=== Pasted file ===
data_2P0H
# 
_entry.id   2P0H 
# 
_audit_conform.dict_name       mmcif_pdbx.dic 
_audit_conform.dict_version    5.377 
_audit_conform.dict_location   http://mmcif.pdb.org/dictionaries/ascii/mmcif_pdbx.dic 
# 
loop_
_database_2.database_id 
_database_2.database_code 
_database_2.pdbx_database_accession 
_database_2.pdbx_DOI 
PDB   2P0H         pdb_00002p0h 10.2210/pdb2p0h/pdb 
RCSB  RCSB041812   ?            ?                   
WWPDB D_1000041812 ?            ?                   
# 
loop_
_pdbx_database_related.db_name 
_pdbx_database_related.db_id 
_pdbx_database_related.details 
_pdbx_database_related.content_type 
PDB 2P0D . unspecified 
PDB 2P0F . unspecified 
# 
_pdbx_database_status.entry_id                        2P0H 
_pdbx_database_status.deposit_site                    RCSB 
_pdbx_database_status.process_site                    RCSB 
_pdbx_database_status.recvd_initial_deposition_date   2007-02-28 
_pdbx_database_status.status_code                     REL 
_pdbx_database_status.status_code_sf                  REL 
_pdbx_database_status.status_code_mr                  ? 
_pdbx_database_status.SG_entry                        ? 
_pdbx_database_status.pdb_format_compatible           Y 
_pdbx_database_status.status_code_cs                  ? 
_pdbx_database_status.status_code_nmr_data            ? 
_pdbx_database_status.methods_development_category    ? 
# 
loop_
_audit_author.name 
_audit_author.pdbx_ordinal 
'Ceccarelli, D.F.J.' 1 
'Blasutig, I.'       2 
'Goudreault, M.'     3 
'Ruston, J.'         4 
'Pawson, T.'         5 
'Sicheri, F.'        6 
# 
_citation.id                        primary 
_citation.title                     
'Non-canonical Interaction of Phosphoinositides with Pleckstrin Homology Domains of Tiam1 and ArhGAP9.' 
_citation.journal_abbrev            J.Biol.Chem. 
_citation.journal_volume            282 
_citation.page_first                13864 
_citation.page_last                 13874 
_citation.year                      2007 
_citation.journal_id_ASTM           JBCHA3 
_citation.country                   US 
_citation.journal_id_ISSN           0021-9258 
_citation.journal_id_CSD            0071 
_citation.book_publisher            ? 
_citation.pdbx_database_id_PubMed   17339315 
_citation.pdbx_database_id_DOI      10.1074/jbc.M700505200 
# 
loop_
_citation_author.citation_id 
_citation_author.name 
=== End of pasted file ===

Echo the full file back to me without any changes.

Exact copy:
data_2P0H
# 
_entry.id   2P0H 
# 
_audit_conform.dict_name       mmcif_pdbx.dic 
_audit_conform.dict_version    5.377 
_audit_conform.dict_location   http://mmcif.pdb.org/dictionaries/ascii/mmcif_pdbx.dic 
# 
loop_
_database_2.database_id 
_database_2.database_code 
_database_2.pdbx_database_accession 
_database_2.pdbx_DOI 
PDB   2P0H         pdb_00002p0h 10.2210/pdb2p0h/pdb 
RCSB  RCSB041812   ?            ?                   
WWPDB D_1000041812 ?            ?                   
# 
loop_
_pdbx_database_related.db_name 
_pdbx_database_related.db_id 
_pdbx_database_related.details 
_pdbx_database_related.content_type 
PDB 2P0D . unspecified 
PDB 2P0F . unspecified 
# 
_pdbx_database_status.entry_id                        2P0H 
_pdbx_database_status.deposit_site                    RCSB 
_pdbx_database_status.process_site                    RCSB 
_pdbx_database_status.recvd_initial_deposition_date   2007-02-28 
_pdbx_database_status.status_code                     REL 
_pdbx_database_status.status_code_sf                  REL 
_pdbx_database_status.status_code_mr                  ? 
_pdbx_database_status.SG_entry                        ? 
_pdbx_database_status.pdb_format_compatible           Y 
_pdbx_database_status.status_code_cs                  ? 
_pdbx_database_status.status_code_nmr_data            ? 
_pdbx_database_status.methods_development_category    ? 
# 
loop_
_audit_author.name 
_audit_author.pdbx_ordinal 
'Ceccarelli, D.F.J.' 1 
'Blasutig, I.'       2 
'Goudreault, M.'     3 
'Ruston, J.'         4 
'Pawson, T.'         5 
'Sicheri, F.'        6 
# 
_citation.id                        primary 
_citation.title                     
'Non-canonical Interaction of Phosphoinositides with Pleckstrin Homology Domains of Tiam1 and ArhGAP9.' 
_citation.journal_abbrev            J.Biol.Chem. 
_citation.journal_volume            282 
_citation.page_first                13864 
_citation.page_last                 13874 
_citation.year                      2007 
_citation.journal_id_ASTM           JBCHA3 
_citation.country                   US 
_citation.journal_id_ISSN           0021-9258 
_citation.journal_id_CSD            0071 
_citation.book_publisher            ? 
_citation.pdbx_database_id_PubMed   17339315 
_citation.pdbx_database_id_DOI      10.1074/jbc.M700505200 
# 
loop_
_citation_author.citation_id 
_citation_author.name 